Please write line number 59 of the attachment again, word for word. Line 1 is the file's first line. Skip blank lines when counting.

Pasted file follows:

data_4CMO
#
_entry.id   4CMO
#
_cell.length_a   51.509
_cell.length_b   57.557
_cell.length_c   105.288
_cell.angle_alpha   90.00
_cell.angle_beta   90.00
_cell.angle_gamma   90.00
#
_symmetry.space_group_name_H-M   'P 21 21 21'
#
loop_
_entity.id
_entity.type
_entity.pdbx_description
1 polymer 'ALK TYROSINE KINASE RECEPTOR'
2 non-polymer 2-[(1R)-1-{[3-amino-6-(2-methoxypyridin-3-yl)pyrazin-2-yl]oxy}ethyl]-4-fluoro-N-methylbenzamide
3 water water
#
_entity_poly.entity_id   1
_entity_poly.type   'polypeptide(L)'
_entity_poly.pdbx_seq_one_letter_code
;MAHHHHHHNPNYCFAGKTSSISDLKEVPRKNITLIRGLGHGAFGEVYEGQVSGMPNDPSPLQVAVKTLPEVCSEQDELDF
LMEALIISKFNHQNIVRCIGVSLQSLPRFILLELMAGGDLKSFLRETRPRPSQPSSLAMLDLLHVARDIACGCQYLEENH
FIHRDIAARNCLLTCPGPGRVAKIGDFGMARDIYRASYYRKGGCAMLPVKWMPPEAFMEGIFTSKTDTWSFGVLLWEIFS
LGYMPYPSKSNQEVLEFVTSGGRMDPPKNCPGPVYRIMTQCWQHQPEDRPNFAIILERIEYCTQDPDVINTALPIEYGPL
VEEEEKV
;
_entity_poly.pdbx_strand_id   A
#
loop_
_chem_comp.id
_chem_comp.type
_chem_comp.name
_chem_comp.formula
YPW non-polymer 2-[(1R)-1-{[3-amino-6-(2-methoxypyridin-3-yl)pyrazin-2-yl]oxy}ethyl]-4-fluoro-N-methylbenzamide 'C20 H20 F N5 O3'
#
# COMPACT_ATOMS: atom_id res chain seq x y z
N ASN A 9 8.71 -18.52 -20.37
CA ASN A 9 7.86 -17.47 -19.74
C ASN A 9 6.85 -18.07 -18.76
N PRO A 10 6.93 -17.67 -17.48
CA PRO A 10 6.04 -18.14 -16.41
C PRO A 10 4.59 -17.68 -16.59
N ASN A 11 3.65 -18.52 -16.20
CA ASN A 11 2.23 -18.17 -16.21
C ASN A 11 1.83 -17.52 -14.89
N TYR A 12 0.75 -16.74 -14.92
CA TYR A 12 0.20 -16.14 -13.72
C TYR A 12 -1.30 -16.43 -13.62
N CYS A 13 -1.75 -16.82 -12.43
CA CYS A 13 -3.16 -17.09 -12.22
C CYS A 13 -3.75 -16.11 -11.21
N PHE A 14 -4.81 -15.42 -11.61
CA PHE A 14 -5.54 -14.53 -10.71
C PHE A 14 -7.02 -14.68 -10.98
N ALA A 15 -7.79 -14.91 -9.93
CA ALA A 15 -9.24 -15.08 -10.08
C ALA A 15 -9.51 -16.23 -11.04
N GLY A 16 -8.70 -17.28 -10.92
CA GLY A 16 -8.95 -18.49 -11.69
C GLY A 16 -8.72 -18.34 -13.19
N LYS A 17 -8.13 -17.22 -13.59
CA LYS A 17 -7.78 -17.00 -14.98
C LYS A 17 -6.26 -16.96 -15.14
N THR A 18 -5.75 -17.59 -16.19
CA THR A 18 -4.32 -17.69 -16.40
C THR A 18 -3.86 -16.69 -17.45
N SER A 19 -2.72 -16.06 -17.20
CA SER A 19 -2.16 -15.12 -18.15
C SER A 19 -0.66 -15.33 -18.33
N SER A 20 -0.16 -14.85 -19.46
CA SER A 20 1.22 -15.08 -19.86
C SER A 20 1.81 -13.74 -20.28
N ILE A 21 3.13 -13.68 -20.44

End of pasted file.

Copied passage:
N ALA A 15 -7.79 -14.91 -9.93